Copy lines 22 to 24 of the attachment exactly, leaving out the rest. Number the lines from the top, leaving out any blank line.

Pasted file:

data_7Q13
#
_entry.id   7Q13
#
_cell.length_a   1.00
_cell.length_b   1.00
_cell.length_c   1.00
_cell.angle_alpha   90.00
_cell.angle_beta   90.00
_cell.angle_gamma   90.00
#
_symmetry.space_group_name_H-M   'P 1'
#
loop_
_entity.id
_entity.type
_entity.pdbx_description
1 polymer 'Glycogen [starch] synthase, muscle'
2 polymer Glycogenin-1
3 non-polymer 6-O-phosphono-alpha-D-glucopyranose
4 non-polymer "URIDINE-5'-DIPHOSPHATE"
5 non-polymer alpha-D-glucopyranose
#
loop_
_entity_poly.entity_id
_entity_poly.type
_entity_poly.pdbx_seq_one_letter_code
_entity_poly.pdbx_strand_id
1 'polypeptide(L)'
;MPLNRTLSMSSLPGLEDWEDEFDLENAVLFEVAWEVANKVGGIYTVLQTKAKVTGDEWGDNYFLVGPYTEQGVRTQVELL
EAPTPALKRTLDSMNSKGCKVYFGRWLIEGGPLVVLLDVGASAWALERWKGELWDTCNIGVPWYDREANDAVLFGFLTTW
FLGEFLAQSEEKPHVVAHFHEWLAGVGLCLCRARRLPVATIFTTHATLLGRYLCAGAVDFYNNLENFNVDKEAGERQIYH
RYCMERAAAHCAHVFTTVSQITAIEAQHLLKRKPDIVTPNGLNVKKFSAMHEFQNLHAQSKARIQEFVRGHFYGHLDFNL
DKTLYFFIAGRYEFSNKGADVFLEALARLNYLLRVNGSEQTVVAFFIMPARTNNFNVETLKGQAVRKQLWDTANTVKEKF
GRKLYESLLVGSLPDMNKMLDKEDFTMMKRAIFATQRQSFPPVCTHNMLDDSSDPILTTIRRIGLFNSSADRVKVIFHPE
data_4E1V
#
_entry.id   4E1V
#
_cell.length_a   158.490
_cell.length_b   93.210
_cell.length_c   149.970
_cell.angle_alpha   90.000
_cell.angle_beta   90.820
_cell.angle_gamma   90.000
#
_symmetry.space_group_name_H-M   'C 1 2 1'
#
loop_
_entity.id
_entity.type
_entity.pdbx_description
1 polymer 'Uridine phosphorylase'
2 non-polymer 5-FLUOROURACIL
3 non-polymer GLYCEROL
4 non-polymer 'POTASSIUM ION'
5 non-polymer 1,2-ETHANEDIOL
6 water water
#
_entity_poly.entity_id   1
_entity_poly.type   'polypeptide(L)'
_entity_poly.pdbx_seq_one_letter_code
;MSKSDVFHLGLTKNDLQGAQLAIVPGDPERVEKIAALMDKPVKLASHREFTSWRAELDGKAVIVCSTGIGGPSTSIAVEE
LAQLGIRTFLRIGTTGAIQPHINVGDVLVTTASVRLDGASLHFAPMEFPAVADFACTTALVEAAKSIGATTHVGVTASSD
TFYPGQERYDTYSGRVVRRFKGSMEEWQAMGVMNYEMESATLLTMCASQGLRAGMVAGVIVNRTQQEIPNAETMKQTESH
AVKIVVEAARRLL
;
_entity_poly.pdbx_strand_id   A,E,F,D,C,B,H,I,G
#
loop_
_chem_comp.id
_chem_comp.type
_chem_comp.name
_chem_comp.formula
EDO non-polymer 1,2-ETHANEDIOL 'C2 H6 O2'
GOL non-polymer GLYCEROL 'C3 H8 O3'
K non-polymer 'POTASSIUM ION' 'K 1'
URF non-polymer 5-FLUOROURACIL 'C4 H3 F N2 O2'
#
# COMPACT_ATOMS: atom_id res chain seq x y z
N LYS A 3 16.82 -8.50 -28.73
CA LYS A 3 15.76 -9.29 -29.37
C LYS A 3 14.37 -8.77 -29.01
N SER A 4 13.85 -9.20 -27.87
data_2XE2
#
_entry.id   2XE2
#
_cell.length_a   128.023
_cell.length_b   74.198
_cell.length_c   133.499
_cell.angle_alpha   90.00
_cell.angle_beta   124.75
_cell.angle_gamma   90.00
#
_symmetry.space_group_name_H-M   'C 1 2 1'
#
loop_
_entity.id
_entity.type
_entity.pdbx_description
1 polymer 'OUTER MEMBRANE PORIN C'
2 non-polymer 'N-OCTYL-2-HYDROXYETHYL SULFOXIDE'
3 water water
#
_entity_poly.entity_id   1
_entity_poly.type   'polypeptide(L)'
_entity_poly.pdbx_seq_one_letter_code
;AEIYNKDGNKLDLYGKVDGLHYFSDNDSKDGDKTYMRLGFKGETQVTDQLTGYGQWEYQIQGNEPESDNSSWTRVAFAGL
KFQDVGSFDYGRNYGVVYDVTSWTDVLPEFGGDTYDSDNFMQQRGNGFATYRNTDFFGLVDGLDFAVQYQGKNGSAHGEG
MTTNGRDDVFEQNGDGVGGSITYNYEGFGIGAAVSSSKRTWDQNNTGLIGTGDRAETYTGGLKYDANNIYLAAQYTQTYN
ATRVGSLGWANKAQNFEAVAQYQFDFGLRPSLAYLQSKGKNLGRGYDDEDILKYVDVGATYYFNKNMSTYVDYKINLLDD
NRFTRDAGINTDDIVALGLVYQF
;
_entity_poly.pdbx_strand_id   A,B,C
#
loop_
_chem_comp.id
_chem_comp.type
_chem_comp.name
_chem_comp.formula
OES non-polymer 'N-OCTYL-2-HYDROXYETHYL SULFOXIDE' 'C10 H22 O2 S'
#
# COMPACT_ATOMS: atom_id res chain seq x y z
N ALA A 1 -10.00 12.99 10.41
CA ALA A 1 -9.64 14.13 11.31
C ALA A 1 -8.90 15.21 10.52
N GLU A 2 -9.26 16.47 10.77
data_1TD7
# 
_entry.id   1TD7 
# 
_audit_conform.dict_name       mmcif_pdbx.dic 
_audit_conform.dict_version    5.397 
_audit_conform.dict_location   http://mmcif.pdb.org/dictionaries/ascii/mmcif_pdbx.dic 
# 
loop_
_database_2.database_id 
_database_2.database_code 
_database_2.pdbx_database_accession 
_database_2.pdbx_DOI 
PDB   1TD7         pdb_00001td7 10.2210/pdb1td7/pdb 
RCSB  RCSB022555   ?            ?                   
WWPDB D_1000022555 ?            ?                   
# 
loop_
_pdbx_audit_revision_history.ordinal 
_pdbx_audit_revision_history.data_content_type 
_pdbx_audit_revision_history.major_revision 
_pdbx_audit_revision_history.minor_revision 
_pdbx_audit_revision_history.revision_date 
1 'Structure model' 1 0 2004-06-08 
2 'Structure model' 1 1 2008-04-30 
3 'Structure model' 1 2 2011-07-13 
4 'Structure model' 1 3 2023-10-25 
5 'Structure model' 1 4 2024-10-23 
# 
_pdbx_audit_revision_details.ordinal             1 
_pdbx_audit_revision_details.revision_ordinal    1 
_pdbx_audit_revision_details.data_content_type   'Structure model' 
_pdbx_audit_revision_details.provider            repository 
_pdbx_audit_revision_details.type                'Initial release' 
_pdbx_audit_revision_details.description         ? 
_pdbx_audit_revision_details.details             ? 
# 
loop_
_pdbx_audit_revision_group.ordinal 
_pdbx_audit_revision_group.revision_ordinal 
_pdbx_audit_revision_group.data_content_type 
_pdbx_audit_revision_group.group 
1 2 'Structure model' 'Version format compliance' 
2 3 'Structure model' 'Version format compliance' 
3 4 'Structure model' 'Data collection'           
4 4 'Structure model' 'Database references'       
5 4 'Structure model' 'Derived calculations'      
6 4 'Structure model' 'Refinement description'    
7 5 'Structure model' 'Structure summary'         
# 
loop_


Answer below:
5 non-polymer alpha-D-glucopyranose
#
loop_